2011

 
 
86%

2010

 
 
95%
Science

The state average for Science was 87% in 2011.

119 students were tested at this school in 2011.

2011

 
 
82%

2010

 
 
86%
Scale: % meeting or exceeding standards

About the tests


In 2012-2013, the Texas Assessment of Knowledge and Skills (TAKS) was used to test students in English language arts and mathematics in grade 11. The grade 11 exit Level TAKS is a high school graduation requirement. TAKS is a standards-based test, which means it measures how well students are mastering specific skills defined for each grade by the state of Texas. The goal is for all students to score at or above the state standard.

Source: Texas Education Agency

English Language Arts

All Students89%
Female96%
Male81%
Black or African American84%
Asiann/a
Hispanic92%
American Indian or Alaska Nativen/a
White82%
Economically disadvantaged90%
Not economically disadvantaged86%
Special educationn/a
Not special education89%
Limited English proficient (LEP)91%
Proficient in English88%
Migrantn/a
Non-migrant89%
Gifted/talented100%

Math

All Students85%
Female86%
Male83%
Black or African American76%
Asiann/a
Hispanic89%
American Indian or Alaska Nativen/a
White82%
Economically disadvantaged86%
Not economically disadvantaged83%
Special educationn/a
Not special education85%
Limited English proficient (LEP)96%
Proficient in English84%
Migrantn/a
Non-migrant85%
Gifted/talented100%
Scale: % meeting or exceeding standards

About the tests


In 2012-2013, the Texas Assessment of Knowledge and Skills (TAKS) was used to test students in English language arts and mathematics in grade 11. The grade 11 exit Level TAKS is a high school graduation requirement. TAKS is a standards-based test, which means it measures how well students are mastering specific skills defined for each grade by the state of Texas. The goal is for all students to score at or above the state standard.

The different student groups are identified by the Texas Education Agency; if there are a small number of students in a particular group, the state doesn't report data for that group.

Source: Texas Education Agency

English Language Arts

All Students93%
Female91%
Male95%
Black or African American82%
Asiann/a
Hispanic96%
American Indian or Alaska Nativen/a
Whiten/a
Economically disadvantaged95%
Not economically disadvantaged88%
Special educationn/a
Not special education95%
Limited English proficient (LEP)92%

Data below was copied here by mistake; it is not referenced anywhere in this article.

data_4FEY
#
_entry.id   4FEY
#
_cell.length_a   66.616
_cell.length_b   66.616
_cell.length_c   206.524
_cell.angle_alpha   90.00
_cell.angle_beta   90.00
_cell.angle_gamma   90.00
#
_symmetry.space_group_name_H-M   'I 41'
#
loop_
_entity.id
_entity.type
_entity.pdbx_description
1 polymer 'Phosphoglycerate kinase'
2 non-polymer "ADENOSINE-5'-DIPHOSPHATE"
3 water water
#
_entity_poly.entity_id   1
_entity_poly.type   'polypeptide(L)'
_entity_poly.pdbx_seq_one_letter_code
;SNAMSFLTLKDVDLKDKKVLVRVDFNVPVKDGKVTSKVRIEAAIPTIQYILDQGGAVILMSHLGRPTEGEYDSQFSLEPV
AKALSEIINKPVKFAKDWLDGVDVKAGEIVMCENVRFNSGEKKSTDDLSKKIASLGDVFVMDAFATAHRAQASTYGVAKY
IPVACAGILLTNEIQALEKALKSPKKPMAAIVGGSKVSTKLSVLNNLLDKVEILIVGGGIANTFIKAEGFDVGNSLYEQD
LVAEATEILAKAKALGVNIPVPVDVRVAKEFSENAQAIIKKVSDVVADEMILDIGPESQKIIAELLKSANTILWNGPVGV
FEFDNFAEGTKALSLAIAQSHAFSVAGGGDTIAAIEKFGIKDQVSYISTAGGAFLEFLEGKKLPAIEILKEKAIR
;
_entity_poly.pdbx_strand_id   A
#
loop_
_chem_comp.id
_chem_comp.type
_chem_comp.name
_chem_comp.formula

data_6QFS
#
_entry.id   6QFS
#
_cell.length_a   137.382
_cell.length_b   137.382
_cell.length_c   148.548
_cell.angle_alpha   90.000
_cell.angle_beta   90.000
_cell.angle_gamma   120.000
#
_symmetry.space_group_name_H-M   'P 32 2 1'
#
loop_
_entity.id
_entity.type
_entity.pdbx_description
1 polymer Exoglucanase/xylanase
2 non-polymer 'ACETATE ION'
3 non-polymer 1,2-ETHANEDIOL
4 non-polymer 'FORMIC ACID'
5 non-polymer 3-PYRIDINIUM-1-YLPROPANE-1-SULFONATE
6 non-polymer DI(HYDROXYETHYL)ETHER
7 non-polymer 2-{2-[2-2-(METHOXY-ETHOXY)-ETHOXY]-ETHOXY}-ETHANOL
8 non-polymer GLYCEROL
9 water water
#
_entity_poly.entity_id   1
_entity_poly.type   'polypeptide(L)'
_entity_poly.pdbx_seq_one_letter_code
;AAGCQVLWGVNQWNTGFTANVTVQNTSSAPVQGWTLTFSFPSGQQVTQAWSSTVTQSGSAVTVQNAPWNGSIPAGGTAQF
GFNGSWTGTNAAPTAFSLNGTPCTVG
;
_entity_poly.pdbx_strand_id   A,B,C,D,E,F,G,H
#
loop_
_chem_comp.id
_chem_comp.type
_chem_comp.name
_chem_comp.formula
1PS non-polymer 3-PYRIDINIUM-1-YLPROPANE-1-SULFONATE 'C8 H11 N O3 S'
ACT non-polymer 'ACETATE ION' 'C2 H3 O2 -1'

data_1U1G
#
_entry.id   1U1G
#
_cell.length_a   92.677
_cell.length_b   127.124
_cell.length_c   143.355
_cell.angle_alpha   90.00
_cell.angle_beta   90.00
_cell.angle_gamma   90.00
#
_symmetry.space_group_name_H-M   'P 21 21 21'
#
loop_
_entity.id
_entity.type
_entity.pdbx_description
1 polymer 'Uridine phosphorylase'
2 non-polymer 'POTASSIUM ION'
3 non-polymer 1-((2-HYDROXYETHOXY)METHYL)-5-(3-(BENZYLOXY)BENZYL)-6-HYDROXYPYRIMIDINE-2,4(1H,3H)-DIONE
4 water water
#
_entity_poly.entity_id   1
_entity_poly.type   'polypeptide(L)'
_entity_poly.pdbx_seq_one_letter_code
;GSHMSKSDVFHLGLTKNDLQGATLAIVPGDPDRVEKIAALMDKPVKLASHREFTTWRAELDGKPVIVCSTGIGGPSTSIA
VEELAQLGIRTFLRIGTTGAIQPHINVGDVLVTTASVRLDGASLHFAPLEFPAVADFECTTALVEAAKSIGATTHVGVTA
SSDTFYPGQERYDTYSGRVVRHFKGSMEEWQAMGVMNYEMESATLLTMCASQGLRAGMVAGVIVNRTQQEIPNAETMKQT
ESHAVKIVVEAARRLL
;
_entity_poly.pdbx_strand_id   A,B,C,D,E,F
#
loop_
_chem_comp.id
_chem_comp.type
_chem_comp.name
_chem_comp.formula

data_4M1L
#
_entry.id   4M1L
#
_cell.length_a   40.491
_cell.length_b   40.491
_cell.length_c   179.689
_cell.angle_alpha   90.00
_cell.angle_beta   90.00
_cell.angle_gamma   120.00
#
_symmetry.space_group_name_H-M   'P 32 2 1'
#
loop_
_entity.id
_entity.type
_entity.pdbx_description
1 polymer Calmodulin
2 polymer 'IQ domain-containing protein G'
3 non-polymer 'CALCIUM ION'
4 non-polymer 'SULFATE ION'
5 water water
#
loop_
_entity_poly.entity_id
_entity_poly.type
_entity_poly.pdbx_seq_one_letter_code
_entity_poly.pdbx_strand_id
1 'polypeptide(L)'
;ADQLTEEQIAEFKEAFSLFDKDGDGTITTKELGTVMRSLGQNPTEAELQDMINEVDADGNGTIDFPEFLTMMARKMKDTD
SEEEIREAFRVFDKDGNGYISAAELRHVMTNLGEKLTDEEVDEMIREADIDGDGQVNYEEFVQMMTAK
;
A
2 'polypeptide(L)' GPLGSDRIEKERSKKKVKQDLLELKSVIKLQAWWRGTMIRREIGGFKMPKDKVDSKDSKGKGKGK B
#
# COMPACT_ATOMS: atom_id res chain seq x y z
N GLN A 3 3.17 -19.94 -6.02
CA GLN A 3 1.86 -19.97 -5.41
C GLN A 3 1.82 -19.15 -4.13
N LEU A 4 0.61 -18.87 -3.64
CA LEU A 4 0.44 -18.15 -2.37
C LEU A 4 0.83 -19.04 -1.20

Proficient in English93%
Migrantn/a
Non-migrant93%
Gifted/talented100%

Math

All Students95%
Female93%
Male96%
Black or African American91%
Asiann/a
Hispanic95%
American Indian or Alaska Nativen/a
Whiten/a
Economically disadvantaged95%
Not economically disadvantaged92%
Special educationn/a
Not special education97%
Limited English proficient (LEP)93%
Proficient in English94%
Migrantn/a
Non-migrant95%
Gifted/talented100%

Writing

All Students91%
Female91%
Male91%
Black or African American82%
Asiann/a
Hispanic93%
American Indian or Alaska Nativen/a
Whiten/a
Economically disadvantaged92%
Not economically disadvantaged88%
Special educationn/a
Not special education93%
Limited English proficient (LEP)100%
Proficient in English89%
Migrantn/a
Non-migrant91%
Gifted/talented100%
Scale: % meeting or exceeding standards

About the tests


In 2012-2013, the Texas Assessment of Knowledge and Skills (TAKS) was used to test students in English language arts and mathematics in grade 11. The grade 11 exit Level TAKS is a high school graduation requirement. TAKS is a standards-based test, which means it measures how well students are mastering specific skills defined for each grade by the state of Texas. The goal is for all students to score at or above the state standard.

The different student groups are identified by the Texas Education Agency; if there are a small number of students in a particular group, the state doesn't report data for that group.

Source: Texas Education Agency

English Language Arts

All Students91%
Female93%
Male89%
Black or African American85%
Asiann/a
Hispanic93%
American Indian or Alaska Nativen/a
White100%
Economically disadvantaged90%
Not economically disadvantaged97%